$385,000 grant will support the work of at least ten faculty members
With a $385,000 grant from the National Science Foundation, the School of Engineering has installed an Instron drop tower impact-testing system to advance the work of faculty members developing new approaches to polymer recycling and the formulation of new composites.
At least ten faculty members will use the system to further their research, which includes automotive and aerospace projects. Another will use it to test new polymers for ski boots and bindings.
“This takes us into a whole new kind of materials science,” said Dr. Greg Dillon, chair of the Polymer Engineering and Science program and the principal investigator for the NSF grant. “It allows us to delve very deeply into fracture mechanics: how materials and structures fail under high energy.”
Drop towers are used to determine how materials break. The drop mechanism, or tup, is fired like an arrow into a plastic, metal, ceramic, or gel. The Instron tup drops at a rate of 78 feet per second.
“It’s a lot like a crossbow,” said Dr. Alicyn Rhoades, vice chancellor and associate dean for research and graduate studies and a professor of engineering. She and Dillon wrote the original application for the NSF grant.
For a previous study, Rhoades used a drop tower owned by a corporate partner. The tup on that machine had been customized for the company’s product, however, so it was not practical to collaborate on the machine for university projects.
The Instron system Rhoades and Dillon selected includes a variety of tups—round, flat, and conical—that can be changed based on an individual researcher’s needs. The conditioning chamber can be heated or cooled to test how a material responds at different temperatures, from a high of 302 degrees to a low of -94 degrees Fahrenheit.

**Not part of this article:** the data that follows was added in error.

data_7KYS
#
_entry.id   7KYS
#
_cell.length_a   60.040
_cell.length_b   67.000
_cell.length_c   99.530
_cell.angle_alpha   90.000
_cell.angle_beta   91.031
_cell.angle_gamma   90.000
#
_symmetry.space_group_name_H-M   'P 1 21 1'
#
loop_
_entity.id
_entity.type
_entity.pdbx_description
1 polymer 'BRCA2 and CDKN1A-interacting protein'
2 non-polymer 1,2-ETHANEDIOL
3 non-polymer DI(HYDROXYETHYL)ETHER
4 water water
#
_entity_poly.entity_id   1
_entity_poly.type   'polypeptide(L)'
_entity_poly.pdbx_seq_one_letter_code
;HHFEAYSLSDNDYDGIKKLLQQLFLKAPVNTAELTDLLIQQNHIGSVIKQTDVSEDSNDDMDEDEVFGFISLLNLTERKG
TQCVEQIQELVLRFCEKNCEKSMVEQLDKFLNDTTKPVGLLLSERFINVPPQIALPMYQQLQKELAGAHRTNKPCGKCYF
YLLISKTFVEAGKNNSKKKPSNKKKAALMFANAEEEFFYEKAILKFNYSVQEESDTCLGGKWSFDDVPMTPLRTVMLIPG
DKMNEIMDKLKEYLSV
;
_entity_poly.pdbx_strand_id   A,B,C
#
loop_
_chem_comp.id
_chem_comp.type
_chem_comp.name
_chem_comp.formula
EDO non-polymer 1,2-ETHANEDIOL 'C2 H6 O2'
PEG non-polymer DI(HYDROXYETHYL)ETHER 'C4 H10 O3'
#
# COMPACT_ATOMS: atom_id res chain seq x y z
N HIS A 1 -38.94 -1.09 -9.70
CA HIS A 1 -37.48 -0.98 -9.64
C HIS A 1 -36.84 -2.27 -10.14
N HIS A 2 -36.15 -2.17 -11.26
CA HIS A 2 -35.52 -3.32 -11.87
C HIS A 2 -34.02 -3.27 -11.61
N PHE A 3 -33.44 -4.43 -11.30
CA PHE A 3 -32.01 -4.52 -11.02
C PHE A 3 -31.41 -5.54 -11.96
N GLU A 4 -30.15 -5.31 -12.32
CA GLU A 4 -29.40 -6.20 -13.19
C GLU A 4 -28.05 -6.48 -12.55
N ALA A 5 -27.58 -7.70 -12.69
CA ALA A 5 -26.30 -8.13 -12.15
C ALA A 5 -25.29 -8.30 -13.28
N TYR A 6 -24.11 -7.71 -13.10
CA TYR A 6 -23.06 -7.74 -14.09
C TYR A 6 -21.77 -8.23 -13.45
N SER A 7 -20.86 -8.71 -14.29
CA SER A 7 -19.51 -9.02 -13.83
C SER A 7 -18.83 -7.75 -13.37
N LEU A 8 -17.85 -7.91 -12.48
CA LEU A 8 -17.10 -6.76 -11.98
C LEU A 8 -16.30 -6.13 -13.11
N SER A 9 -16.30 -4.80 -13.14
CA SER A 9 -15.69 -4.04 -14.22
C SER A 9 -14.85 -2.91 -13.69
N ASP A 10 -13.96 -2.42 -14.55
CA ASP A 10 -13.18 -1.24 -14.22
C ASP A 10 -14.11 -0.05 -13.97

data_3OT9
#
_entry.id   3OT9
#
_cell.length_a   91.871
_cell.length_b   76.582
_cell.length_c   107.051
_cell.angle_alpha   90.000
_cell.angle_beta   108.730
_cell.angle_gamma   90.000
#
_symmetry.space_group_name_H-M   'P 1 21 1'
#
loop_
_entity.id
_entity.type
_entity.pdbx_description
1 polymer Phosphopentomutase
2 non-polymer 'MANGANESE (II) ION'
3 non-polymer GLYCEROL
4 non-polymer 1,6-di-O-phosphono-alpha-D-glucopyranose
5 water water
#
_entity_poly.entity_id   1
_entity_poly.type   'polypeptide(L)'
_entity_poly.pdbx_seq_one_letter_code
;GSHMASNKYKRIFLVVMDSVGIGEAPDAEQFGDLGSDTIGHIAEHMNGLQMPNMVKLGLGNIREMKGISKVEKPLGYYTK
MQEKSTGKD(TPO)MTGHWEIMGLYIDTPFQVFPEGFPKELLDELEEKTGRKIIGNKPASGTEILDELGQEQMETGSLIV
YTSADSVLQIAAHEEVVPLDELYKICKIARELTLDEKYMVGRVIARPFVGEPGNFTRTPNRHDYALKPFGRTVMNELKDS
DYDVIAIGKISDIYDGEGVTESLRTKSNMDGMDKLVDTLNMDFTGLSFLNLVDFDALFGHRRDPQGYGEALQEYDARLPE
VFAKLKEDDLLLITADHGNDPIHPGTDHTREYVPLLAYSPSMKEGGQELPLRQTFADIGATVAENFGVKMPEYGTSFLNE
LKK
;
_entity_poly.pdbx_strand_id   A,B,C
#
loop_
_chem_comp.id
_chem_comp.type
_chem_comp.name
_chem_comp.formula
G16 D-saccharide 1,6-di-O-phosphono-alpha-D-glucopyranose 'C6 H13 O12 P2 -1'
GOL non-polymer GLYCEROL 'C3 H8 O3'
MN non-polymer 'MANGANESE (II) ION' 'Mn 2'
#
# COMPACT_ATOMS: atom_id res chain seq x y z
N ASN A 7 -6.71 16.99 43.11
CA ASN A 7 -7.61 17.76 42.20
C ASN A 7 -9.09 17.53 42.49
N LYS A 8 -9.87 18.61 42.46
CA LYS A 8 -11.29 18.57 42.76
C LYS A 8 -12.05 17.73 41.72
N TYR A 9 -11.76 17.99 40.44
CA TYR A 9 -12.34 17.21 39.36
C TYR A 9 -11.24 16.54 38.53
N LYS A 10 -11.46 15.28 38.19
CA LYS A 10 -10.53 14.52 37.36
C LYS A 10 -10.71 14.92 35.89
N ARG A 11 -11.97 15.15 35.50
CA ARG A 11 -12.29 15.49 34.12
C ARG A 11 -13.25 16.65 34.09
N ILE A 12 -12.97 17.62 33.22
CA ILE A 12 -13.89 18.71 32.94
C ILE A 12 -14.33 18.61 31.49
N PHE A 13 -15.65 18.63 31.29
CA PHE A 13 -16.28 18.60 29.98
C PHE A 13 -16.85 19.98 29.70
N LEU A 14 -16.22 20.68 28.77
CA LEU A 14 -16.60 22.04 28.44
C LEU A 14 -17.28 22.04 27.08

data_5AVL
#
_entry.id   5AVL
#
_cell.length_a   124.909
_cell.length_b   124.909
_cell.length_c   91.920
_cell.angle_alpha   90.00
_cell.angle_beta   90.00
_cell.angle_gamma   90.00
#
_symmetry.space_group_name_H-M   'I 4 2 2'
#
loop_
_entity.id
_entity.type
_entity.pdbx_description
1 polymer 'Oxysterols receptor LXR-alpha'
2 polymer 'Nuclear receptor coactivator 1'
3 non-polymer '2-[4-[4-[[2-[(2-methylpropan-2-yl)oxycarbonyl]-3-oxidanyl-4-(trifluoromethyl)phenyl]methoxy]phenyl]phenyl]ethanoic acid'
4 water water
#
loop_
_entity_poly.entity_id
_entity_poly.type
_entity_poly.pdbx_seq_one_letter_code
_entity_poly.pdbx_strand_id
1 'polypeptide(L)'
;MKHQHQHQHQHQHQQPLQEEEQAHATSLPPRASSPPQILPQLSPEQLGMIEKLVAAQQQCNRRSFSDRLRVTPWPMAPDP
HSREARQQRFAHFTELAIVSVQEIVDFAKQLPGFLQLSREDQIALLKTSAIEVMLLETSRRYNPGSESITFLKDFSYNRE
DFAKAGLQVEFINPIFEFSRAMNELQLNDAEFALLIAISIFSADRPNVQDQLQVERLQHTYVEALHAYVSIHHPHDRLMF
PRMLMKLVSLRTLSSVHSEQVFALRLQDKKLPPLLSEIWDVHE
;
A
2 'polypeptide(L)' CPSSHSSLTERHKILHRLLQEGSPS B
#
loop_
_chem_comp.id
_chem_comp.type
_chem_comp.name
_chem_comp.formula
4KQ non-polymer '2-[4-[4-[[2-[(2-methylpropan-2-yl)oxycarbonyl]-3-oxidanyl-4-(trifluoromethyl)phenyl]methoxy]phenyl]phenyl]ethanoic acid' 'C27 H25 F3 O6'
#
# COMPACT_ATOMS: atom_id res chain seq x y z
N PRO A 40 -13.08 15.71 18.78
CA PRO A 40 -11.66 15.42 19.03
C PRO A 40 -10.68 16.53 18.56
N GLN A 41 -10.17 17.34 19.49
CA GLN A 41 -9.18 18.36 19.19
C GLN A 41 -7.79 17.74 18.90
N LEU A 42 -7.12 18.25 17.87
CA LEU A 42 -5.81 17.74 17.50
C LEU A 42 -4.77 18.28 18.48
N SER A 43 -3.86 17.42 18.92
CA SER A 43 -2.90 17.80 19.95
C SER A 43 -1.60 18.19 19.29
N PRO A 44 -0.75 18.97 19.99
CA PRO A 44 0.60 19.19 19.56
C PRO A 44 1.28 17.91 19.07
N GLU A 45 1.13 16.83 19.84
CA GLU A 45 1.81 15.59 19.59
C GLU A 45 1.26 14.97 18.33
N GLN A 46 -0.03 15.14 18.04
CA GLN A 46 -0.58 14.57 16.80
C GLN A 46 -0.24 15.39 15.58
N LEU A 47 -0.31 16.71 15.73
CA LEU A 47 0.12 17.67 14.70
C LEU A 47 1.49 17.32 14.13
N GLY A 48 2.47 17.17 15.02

“Any time you test, you want to do so in conditions that are as close to the actual product environment as possible,” said Beth Last, research core facilities coordinator at Behrend and the co-principal investigator for the grant.
Automotive plastics, for example, have to retain their properties over a range of temperatures. In an engine compartment, the temperature can exceed 200 degrees. In the bumper, in winter conditions, it can dip below zero. At low temperatures, plastics become brittle and are more likely to break.
“With polymers, the mystery of fracture mechanics is that it’s so difficult to understand all the phases of the event,” Rhoades said. “We generally know when a material is going to fail. But too often, after that happens, we’re left looking for clues on the surface of the sample, trying to trace back to the origin of the fracture.”
A high-speed camera on the Instron system allows Behrend researchers to analyze the entire process. The camera, which can be set to different magnifications, can record 900,000 frames per second.
Like a Harold Edgerton photo—the bullet piercing the apple or the splash of milk forming a perfect white crown—those images essentially stop time: Researchers can see the exact moment a crack or fracture forms. Then, a few frames ahead, they can watch it spread.
“You can see what’s happening within the material,” Dillon said. “Is it bending? Does it deform? Does it in any way resist the impact? Once you know that, you can engineer materials that better absorb that energy.”